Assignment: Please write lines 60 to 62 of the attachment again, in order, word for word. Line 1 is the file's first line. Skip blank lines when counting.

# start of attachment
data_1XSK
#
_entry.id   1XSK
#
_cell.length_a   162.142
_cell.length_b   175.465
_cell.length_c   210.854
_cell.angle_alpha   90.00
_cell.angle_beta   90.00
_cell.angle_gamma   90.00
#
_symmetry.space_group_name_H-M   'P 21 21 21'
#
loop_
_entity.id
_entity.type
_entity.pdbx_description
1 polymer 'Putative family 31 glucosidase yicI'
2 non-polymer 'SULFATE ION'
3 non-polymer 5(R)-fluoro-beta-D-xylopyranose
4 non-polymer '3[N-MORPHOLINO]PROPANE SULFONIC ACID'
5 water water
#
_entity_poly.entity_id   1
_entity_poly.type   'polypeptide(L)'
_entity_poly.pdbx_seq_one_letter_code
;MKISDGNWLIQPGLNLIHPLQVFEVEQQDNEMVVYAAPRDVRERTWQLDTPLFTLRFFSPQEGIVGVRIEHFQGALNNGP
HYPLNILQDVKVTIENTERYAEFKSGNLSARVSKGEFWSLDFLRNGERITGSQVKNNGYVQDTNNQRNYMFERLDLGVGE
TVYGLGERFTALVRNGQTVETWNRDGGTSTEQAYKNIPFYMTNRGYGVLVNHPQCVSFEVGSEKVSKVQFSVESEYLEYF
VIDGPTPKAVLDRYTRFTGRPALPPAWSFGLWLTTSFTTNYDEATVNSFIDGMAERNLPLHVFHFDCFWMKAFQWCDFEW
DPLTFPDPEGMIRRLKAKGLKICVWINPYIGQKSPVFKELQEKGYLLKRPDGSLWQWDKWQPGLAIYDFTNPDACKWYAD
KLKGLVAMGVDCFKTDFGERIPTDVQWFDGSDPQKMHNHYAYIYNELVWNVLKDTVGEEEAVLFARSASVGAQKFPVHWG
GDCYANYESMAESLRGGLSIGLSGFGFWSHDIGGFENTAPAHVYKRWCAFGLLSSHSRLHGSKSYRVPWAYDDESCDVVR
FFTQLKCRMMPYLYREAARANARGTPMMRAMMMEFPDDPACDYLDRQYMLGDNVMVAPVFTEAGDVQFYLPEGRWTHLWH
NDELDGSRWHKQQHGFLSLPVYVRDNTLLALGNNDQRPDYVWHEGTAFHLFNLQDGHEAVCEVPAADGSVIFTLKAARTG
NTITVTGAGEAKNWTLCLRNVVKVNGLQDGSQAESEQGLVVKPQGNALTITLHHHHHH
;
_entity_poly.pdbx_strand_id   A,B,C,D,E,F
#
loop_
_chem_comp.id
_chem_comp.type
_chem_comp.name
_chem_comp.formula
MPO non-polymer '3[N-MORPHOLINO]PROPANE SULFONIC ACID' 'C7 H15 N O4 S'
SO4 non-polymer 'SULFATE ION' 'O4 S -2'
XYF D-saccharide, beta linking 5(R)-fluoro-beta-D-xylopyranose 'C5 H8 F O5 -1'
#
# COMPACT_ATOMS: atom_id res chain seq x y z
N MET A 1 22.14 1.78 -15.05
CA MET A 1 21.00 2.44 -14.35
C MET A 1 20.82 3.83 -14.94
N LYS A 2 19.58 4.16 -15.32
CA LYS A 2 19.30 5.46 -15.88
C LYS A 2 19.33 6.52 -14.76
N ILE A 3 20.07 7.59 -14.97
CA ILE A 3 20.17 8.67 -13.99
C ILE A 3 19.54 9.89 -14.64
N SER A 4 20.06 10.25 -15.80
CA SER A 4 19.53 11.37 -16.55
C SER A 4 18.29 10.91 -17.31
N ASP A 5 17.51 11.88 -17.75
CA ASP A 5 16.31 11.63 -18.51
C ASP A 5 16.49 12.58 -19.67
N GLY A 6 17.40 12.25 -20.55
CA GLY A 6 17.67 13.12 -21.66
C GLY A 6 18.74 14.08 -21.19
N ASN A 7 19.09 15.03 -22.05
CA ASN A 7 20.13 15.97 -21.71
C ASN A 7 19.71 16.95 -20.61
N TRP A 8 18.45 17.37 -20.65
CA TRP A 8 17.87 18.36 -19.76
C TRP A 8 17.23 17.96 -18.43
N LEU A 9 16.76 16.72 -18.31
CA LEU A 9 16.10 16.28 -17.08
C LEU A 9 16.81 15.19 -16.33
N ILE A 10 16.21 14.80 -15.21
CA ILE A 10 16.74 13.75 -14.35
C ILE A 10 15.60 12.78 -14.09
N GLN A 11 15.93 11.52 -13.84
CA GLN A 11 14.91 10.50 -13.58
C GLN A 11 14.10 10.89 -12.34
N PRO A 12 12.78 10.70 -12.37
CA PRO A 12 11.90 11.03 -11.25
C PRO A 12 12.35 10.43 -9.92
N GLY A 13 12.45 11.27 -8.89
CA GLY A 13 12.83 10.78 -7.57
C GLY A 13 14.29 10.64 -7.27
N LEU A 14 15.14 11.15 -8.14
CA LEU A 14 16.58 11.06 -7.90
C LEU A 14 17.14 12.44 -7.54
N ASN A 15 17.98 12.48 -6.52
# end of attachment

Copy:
CA SER A 4 19.53 11.37 -16.55
C SER A 4 18.29 10.91 -17.31
N ASP A 5 17.51 11.88 -17.75